Raids by the police aren’t yet confined to history: when I visited BlueBoy one Saturday night in April 2016, the lack of customers was blamed on a police raid that had occurred just a few weeks earlier, with many locals still choosing to stay away. For international visitors, a police raid would be little more than an inconvenient end to an evening out, but if your ID card identifies you as Malay and Muslim, there’s a chance you may be taken to the police station and forced to pay a hefty fine, not for being in a gay bar, but for alcohol consumption. Alcohol consumption is one of the things prohibited among Muslims under Sharia law, but it doesn’t apply to non-Muslims under Civil Law (although it’s hard to imagine a similar raid targeting the bar of a five-star hotel).
Kuala Lumpur also boasts several gay saunas, one of the most popular and foreigner-friendly being DayThermos (note: that saunas are not allowed to carry condoms or display safer sex educational materials, so remember to bring your own).
Many gay and lesbian Malaysians prefer to be discreet by frequenting chains like Starbucks, or meeting in café-bars in places such as Pavilion Kuala Lumpur, a flagship shopping mall in the Bukit Bintang Shopping District with hundreds of swish stores. If your preference is for geeks and not fashionistas, you may favor Low Yat Plaza, a mall with floor upon floor of specialist electronics retailers. In this tech-savvy city, gay dating applications such as Grindr and Scruff are also popular.
When out on KL ’s gay scene, or when using gay apps, you’ll find a real mix of people reflecting Malaysia’s diversity. This is a country full of different languages, customs, races, and religions. A recent census shows that approximately 60% of the population practice Islam, but Malaysia’s multi-religious society comprises people of many other faiths including Buddhism, Christianity, Hinduism, and traditional Chinese religions such as Confucianism and Taoism.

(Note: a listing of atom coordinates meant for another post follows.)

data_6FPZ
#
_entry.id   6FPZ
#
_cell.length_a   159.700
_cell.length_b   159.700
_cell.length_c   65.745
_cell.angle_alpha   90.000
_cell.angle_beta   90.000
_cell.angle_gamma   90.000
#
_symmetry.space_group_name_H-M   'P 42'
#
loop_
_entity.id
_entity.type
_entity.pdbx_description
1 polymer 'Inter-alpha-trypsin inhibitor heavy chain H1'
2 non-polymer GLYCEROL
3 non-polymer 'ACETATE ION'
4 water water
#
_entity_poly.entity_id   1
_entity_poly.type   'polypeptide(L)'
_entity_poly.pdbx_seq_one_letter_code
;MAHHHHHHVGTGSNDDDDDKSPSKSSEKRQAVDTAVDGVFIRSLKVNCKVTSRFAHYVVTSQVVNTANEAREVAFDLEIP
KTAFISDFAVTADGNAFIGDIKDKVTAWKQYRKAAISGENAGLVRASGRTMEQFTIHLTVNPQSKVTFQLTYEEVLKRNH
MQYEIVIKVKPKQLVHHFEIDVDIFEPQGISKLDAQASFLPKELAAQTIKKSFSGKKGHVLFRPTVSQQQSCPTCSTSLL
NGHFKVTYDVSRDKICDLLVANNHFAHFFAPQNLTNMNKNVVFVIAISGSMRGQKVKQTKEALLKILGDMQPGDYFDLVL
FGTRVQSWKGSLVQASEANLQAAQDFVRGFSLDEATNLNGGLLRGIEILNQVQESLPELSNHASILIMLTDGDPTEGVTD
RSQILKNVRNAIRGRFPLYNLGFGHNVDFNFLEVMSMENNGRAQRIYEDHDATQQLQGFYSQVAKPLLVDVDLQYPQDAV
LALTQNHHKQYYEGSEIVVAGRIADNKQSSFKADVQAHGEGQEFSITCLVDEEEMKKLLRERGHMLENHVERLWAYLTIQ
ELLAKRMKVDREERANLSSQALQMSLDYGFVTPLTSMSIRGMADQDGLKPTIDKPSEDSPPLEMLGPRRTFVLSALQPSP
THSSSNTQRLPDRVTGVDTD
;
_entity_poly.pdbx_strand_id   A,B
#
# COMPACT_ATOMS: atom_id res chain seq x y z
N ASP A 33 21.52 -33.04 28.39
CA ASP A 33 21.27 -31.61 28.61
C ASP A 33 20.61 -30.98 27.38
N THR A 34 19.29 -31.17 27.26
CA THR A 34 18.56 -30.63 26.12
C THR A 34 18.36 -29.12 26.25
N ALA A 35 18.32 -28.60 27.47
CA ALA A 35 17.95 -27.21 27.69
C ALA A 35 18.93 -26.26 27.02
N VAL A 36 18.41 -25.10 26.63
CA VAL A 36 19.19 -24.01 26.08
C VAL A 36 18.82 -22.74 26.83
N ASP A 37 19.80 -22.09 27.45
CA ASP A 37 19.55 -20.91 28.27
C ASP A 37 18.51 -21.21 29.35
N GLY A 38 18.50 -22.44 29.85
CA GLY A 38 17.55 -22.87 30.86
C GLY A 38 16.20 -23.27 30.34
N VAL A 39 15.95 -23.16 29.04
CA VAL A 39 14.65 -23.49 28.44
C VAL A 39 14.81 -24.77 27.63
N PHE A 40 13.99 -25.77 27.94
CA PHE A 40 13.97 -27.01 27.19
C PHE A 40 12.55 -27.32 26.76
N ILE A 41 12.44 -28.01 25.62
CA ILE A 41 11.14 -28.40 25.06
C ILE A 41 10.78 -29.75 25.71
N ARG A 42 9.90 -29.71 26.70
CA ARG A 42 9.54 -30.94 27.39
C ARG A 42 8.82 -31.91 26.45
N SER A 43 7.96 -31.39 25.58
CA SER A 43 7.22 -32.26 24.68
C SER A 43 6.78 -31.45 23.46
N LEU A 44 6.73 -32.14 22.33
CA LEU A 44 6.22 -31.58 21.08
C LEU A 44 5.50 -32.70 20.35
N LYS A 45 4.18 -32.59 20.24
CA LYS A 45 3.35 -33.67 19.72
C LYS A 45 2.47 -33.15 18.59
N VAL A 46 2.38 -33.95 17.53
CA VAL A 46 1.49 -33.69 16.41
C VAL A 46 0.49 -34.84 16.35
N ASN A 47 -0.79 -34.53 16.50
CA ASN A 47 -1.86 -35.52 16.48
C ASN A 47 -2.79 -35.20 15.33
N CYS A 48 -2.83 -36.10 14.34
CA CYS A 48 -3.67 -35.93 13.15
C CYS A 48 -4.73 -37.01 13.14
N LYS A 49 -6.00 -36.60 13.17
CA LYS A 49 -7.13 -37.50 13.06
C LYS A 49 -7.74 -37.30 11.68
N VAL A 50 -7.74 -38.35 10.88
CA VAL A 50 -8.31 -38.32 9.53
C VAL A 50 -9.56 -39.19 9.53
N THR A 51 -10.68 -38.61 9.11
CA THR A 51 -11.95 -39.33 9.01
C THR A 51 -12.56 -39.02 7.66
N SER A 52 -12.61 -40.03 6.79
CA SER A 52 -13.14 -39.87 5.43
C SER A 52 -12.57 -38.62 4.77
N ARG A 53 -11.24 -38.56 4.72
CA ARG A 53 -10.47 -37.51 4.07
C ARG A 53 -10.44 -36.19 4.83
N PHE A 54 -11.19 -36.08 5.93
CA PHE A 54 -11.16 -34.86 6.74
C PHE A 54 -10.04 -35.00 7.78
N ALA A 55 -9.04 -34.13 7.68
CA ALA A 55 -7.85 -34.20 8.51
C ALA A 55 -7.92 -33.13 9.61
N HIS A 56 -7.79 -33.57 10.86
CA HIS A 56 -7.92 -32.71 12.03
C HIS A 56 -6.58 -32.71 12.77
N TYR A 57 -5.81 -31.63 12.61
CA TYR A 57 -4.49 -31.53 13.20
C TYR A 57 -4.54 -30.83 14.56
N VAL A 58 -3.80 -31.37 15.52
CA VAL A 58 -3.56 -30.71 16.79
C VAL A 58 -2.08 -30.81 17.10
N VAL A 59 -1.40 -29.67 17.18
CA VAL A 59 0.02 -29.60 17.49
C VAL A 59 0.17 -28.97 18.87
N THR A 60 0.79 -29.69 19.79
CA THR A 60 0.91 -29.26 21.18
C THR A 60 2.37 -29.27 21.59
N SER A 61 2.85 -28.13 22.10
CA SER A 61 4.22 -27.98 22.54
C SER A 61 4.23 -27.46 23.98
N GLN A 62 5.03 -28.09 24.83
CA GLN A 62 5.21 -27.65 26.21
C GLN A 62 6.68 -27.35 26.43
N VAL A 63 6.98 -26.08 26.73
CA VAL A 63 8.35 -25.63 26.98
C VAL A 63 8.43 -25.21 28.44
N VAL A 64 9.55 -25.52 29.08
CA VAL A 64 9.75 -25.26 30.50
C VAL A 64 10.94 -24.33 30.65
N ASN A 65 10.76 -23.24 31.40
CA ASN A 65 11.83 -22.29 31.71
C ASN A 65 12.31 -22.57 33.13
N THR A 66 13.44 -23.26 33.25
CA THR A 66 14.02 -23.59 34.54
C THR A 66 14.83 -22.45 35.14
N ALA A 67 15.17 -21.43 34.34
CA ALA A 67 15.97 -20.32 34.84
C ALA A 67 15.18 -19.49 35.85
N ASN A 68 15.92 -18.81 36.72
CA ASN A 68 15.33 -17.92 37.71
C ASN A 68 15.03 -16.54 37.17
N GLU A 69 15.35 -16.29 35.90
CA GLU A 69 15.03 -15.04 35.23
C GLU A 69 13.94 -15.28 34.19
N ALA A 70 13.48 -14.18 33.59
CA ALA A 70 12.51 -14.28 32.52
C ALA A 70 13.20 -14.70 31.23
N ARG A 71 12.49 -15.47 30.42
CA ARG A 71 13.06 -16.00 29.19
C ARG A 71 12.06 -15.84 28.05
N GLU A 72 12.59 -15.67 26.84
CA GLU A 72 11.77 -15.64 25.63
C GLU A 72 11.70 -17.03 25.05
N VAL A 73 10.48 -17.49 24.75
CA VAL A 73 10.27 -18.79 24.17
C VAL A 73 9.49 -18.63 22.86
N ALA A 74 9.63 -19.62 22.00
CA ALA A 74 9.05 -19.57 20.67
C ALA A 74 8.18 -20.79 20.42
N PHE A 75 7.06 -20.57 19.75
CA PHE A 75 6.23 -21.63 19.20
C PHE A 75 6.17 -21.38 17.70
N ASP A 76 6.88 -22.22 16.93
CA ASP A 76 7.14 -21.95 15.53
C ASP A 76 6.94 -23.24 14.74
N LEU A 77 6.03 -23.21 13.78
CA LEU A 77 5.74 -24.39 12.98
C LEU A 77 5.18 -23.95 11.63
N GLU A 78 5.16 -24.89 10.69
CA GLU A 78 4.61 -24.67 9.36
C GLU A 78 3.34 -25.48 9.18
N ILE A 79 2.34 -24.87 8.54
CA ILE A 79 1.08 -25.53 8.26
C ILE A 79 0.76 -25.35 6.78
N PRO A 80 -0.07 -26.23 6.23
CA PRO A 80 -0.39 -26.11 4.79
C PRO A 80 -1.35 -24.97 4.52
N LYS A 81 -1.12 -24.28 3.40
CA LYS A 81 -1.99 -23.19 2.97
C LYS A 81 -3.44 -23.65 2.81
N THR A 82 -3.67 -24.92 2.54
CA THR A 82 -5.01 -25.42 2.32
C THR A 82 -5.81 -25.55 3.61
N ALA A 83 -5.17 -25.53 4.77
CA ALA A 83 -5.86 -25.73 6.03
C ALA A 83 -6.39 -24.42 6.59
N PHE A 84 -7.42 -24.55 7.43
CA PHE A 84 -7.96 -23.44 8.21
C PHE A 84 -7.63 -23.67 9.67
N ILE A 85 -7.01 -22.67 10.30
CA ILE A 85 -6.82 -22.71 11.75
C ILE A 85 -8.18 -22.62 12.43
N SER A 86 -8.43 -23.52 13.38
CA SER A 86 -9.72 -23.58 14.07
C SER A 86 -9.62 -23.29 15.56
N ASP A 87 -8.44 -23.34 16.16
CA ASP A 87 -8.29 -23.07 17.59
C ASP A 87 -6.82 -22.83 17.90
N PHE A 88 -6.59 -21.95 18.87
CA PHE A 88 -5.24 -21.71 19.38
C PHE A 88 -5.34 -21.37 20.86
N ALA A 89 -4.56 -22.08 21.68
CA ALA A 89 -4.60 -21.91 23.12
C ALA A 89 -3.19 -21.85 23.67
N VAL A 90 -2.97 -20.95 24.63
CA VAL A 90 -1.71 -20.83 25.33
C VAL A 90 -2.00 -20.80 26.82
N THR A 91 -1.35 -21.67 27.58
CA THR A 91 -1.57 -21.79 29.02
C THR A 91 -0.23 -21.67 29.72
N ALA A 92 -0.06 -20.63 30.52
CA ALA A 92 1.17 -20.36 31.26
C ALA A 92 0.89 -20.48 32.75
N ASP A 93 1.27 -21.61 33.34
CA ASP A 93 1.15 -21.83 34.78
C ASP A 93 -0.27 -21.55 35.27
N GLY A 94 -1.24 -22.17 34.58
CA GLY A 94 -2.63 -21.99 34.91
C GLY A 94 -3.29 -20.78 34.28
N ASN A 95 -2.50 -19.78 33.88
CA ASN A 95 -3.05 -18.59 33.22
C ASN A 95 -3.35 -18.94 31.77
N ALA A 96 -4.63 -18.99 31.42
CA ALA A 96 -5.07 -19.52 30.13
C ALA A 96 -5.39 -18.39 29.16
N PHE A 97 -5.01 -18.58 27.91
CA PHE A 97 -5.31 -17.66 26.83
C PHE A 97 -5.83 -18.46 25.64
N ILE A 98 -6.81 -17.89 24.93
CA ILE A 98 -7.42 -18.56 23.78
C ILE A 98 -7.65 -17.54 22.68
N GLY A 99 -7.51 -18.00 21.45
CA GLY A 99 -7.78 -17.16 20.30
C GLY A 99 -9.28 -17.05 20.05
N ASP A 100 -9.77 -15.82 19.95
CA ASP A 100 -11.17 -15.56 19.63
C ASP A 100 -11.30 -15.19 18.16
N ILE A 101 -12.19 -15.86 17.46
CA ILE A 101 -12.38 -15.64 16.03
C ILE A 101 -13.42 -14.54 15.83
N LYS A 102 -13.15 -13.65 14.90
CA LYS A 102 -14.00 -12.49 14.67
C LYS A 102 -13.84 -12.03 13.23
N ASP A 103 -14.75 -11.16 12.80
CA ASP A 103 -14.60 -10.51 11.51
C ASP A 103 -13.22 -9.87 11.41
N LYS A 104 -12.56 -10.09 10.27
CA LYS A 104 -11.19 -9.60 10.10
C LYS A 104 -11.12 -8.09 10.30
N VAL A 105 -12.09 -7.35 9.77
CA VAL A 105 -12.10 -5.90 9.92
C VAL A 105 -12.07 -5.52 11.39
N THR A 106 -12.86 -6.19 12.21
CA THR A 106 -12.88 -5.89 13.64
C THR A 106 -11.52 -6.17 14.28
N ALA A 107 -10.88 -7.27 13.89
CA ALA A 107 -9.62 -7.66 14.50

As well as Malay, Chinese, Indians, Indonesians, and Thais, it’s perhaps not surprising that gay men from Middle Eastern countries, including Saudi Arabia, United Arab Emirates, and Jordan, choose to come here to study or work, because they can enjoy more freedom than they would in other much stricter Islamic countries. There are also Western expats, especially from countries such as Britain, Australia, and New Zealand.
This ethnic diversity is reflected in Kuala Lumpur’s must-see attractions.
KL ’s central business district is a gleaming tomorrowland, dominated by the Petronas Twin Towers. When built in 1998, they were a clear indication of Kuala Lumpur’s intention to be a major player in the region: a formidable rival to the likes of Singapore and Hong Kong. These two gleaming towers, conjoined by a skybridge, were the tallest in the world until Taiwan’s Taipei 101 superseded them in 2004, although they remain the world’s tallest twin towers.
Designed by an Argentine architect, Cesar Pelli, the floorplan of each tower is based on a Rub el Hizb, a traditional symbol seen in Arabic calligraphy, and the steel-and-glass façade is designed to resemble motifs found in Islamic art. Visitors may gaze from the double-decker skybridge, as well as from an observation deck on the 86th floor at the nearby Kuala Lumpur Tower, a distinct telecommunications tower that is the seventh-tallest freestanding tower in the world and provides the highest viewpoint in KL that is open to the public.
At the foot of the Petronas Twin Towers is Suria KLCC, a large shopping mall with upscale retail plus an art gallery, cinema, philharmonic theatre, aquarium, and science discovery center. There’s also KLCC Park, a landscaped public park whose fountain is the centrepiece to the Lake Symphony nightly light and water shows.
Located around the park is a broad selection of hotels, including the deluxe five-star Mandarin Oriental Kuala Lumpur, plus stylish and contemporary Traders Hotel, both of which provide breathtaking views of the iconic twin towers. They’re also conveniently located close to KL ’s gay venues. The nearby Novotel is a more affordable option, with Fraser Place providing a range of modern apartments.